Seriously, I’m not kidding. His solution was that whoever has the most force should just control the world, and under a one-world governance, peace would be inevitable.

Overall, a challenging but interesting read. I’m glad I took the time to learn about an important historical figure and his mostly crazy ideas.

 The Razor’s Edge – W. Somerset Maugham

I’ve been a Maugham fan since I first read The Moon and Sixpence. You’ll think I’m crazy, but I love the slow pace and formal tone of Maugham’s writing. If you’re a Stephen King fan, you probably won’t dig it. The pace of these novels gives the author the opportunity to weave complex characters, dialogue and situations, so that when the action does come to a resolution, it’s perfect. I love the formality of the style of writing as well.

in the Razor’s Edge, the story is told in a reflexive way through Maugham’s eyes (at least, Maugham as a fictional writer, perhaps). The writer-narrator chronicles the life of his family-friends; the society-obsessed uncle, his dowdy dowager sister, her eternally-youthful daughter, and her lover. Each character is constructed with care and given time to flesh out throughout the story, but the real main character is the lover, Larry. A young man who was a fighter pilot in the war and an adoptee into proper American upper-class society, Larry is looking for something more, although he can’t put his finger on what. The story is essentially Larry’s existential search for the meaning of life as told through the interactions he has with the writer-narrator. Set against an 1800s or early 1900s upper-class American and British background, this is a story about self-discovery and rebellion against society. A super, super, super good read that I would recommend to anyone who can tolerate very formal and stiffly-written literature (my fave!)

Carry the One – Carol Anshaw

This book was pretty much the opposite of how I felt about the Razor’s Edge. I found this book in one of those community neighbourhood take-a-book-leave-a-book cupboard things that you see around, so I didn’t know what to expect. The story is about some siblings and their friends/lovers who hit and kill a child while driving one night, and what happens to them after that. The story follows two sisters and one brother and their respective partners, as well as a friend who was in the car, but who serves only as a footnote at group functions.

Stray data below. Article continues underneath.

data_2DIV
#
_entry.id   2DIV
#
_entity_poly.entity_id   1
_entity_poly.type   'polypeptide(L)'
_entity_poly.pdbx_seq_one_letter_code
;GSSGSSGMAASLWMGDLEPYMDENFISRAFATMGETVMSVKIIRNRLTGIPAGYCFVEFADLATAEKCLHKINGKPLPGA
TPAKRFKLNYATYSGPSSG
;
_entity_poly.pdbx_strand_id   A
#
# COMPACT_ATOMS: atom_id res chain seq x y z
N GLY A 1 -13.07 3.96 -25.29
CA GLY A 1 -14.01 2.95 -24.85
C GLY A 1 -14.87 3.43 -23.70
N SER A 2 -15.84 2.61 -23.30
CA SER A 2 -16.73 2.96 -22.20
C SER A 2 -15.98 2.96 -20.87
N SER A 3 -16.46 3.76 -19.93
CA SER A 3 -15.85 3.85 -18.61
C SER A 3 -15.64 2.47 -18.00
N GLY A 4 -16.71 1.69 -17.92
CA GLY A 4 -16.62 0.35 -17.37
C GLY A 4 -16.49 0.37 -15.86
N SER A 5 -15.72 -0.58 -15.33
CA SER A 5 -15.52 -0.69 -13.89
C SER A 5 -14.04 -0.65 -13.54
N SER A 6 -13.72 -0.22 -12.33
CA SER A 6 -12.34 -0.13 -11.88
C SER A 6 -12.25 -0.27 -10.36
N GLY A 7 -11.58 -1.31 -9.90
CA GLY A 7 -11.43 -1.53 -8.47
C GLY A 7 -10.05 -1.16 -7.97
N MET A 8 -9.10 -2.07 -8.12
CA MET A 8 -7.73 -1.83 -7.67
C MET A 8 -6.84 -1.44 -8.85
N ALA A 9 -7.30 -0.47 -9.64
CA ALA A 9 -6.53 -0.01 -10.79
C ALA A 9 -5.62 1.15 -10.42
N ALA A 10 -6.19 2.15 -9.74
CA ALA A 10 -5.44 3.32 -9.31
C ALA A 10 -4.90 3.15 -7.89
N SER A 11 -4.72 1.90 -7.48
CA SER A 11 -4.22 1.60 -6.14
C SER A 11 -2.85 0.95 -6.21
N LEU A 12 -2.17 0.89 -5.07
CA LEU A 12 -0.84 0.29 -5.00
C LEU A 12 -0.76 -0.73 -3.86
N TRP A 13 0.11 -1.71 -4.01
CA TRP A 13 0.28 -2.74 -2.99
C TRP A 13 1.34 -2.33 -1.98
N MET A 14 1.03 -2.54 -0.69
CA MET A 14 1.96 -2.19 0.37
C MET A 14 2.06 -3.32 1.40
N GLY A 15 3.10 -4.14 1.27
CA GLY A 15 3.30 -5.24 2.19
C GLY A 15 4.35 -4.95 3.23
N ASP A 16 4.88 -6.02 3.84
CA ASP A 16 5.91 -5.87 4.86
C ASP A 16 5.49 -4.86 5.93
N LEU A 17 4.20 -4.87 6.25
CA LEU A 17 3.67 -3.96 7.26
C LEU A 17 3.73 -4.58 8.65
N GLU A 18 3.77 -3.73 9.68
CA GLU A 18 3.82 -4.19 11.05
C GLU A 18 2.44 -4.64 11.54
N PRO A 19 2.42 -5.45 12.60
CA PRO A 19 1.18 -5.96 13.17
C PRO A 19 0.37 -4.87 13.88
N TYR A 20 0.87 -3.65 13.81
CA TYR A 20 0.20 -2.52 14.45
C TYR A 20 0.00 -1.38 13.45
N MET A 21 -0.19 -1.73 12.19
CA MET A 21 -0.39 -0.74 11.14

I found this book to be lacking in substance. The subject matter could have led to a richly-woven story that drew the events of that fateful night all together for all the characters, but the author instead chose to use it as a launching-pad for the life story of these three siblings, whose lives weren’t really all that affected by the girl dying. The dead girl is utterly unimportant in the events that follow, which stretch from the immediate aftermath all the way up into the character’s middle age. It’s essentially a loose collection of random events that happen to three siblings that starts the night they kill the kid, but the book never really comes around to bring all the events back together again. As a novel, it feels kind of pointless. There is a halfhearted attempt by the author to make one of the sisters (the artist) have a kind of epiphany through artwork she’s made about the dead girl, but the girl herself, and her family, basically play no role from the moment she gets hit. Aside from a few mentions throughout the book, it isn’t clear what role the death even plays in the life of the characters. They get married, get divorced, do drugs, get sober, get promotions, become successful.. and then the book ends. There are also a lot of lesbian sex scenes for no reason. The only reason I can think for the number of sexy lesby scenes are that it’s a cheap attempt at keeping the reader entertained through the boring subject matter. Unlike W. Somerset Maugham, who can take a story with hardly any action at all and turn it into a breathtaking piece of art about the meaning of life, Carol Anshaw can’t seem to muster deeper meaning out the literal life and death of innocence. I recommend you give this book a pass and read something with more substance.